A vineyard’s exposure to wildfire smoke can affect the following year’s crop, as well as the current grapes.
The exposure of vineyards and grapes to strong, sustained smoke may result in wines that smell smoky, burnt, bacony, medicinal, or like an ashtray—all examples of what is commonly described as “smoke taint.” When tree wood burns, aroma compounds called volatile phenols are released. In the vineyard, these compounds can permeate the grape skins and rapidly bond with the sugars inside the grapes to form molecules called glycosides. Unfortunately, the effects of the smoke exposure are masked because the bonded phenols are indetectable by smell or taste. However, once grapes are fermented, the acidity in the resulting wine will begin to break these bonds, releasing the unpleasant aromas into the finished wine. Because “smoke taint” is absorbed into grapes on the vine through their skins and the vine’s leaves, both of which are removed during harvest and later during pruning, numerous studies confirm that smoke taint does not linger in the vine in a way that could affect future harvests.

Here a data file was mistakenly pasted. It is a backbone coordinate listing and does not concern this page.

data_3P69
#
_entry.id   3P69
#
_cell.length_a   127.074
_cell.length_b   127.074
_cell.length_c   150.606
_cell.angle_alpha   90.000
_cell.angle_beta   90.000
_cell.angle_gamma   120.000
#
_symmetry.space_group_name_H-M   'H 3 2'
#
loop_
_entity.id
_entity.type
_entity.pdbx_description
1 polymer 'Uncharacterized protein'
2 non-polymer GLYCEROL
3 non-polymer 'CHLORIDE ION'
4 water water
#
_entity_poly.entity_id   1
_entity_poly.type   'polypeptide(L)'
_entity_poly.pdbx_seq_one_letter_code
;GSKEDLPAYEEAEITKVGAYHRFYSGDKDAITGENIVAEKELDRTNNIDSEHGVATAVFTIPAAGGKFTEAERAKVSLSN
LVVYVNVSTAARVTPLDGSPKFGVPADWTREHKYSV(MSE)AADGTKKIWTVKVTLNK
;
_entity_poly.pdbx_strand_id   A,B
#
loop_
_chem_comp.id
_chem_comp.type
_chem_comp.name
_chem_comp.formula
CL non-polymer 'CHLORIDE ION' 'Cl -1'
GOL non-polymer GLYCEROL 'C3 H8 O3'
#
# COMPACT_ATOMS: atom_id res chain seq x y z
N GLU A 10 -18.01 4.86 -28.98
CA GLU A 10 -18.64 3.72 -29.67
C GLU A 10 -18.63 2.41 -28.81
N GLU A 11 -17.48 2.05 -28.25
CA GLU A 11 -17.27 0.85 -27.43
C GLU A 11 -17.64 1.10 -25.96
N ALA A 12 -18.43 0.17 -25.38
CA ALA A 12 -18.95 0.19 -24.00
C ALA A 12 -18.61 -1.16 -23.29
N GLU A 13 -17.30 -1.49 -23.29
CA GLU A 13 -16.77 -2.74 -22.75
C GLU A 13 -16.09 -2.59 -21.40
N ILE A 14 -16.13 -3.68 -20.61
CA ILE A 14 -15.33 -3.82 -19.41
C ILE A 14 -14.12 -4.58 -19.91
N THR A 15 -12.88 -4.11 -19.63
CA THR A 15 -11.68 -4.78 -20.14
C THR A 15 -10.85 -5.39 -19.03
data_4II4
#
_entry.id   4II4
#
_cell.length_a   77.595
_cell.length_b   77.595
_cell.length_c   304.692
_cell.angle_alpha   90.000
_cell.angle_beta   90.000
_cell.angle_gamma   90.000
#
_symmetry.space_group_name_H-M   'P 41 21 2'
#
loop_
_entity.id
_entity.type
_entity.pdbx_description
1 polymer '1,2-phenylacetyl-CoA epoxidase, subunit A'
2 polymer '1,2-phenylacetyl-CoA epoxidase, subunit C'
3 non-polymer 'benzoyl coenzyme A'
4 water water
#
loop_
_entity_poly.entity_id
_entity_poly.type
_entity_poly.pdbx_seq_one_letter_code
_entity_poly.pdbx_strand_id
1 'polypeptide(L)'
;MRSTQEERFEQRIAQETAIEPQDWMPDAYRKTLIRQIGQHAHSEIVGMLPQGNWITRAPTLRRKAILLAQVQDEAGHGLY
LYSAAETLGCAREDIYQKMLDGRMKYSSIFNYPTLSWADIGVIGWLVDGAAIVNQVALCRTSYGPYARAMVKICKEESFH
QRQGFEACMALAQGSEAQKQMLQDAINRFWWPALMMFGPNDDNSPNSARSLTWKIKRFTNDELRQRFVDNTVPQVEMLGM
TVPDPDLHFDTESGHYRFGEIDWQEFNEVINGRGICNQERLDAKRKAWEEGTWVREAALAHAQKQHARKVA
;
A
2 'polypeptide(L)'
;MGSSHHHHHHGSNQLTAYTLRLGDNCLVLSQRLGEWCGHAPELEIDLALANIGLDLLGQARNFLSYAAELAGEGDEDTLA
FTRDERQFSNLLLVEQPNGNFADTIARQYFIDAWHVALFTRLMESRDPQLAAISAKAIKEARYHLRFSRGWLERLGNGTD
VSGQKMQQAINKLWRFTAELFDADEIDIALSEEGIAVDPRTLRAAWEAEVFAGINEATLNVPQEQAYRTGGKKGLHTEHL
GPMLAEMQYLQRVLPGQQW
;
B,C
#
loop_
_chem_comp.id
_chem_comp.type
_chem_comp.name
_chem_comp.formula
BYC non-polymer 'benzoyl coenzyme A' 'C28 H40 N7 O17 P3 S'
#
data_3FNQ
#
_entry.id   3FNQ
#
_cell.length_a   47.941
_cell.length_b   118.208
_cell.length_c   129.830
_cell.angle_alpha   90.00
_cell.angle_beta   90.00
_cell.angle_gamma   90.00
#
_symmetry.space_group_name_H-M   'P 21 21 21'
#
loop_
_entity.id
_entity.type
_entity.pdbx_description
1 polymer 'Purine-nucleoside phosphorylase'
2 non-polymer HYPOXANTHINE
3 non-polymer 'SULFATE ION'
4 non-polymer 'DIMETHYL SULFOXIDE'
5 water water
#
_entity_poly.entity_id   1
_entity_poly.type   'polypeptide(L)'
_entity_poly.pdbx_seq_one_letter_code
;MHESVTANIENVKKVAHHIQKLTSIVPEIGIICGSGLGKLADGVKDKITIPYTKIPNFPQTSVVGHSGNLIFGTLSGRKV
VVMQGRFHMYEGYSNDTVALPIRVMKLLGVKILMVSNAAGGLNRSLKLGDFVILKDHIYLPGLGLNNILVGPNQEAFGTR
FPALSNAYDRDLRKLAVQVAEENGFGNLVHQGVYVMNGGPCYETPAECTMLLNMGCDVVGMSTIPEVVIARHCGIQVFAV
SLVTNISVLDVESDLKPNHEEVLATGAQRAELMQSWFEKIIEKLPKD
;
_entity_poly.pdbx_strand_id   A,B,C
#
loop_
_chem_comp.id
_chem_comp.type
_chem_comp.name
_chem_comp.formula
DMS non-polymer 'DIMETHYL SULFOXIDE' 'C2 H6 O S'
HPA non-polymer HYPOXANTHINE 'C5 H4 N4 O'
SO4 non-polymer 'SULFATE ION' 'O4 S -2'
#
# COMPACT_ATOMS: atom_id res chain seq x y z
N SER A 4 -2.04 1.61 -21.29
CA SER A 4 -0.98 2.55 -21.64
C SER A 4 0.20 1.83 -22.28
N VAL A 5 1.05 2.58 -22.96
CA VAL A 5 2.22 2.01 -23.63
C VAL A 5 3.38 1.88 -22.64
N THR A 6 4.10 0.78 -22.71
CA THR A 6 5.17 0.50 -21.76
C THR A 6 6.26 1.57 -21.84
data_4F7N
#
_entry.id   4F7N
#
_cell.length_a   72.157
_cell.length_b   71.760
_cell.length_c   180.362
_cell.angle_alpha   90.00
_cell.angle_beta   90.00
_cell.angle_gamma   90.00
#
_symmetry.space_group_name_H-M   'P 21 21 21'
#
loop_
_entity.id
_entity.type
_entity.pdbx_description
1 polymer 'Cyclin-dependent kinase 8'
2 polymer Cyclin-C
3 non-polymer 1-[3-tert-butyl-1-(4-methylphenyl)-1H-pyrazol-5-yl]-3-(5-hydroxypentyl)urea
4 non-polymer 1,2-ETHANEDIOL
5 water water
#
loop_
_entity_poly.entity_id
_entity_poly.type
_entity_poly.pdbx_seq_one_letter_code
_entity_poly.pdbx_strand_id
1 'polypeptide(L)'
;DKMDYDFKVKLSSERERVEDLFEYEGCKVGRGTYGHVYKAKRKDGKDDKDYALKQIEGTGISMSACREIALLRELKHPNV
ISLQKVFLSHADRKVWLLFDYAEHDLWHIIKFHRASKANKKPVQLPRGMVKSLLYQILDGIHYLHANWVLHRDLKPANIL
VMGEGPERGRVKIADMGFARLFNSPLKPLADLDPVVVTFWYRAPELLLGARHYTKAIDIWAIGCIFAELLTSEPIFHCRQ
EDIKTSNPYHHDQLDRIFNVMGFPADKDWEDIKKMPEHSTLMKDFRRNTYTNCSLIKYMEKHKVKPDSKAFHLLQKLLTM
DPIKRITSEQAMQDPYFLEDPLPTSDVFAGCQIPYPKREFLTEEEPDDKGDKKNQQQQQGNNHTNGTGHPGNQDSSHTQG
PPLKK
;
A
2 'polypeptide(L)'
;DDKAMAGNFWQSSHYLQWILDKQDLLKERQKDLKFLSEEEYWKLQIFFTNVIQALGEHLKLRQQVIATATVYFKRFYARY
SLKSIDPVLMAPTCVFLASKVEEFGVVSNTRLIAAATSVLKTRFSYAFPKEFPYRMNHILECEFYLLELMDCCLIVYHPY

While smoke tainted wine won’t harm the consumer, growers who suspect, or have tested for, smoke taint may choose not to make wine with grapes from affected vineyards. And although not making wine can have severe financial repercussions, the grapes can still be used in other ways. Grapes can be harvested directly onto the ground to decompose into natural fertilizer. Smoke-affected grapes are safe to use as a source of feed for livestock and for the production of neutral alcohol spirits. Smoke taint compounds can also be mostly removed during the distillation process (for example, in the production of brandy).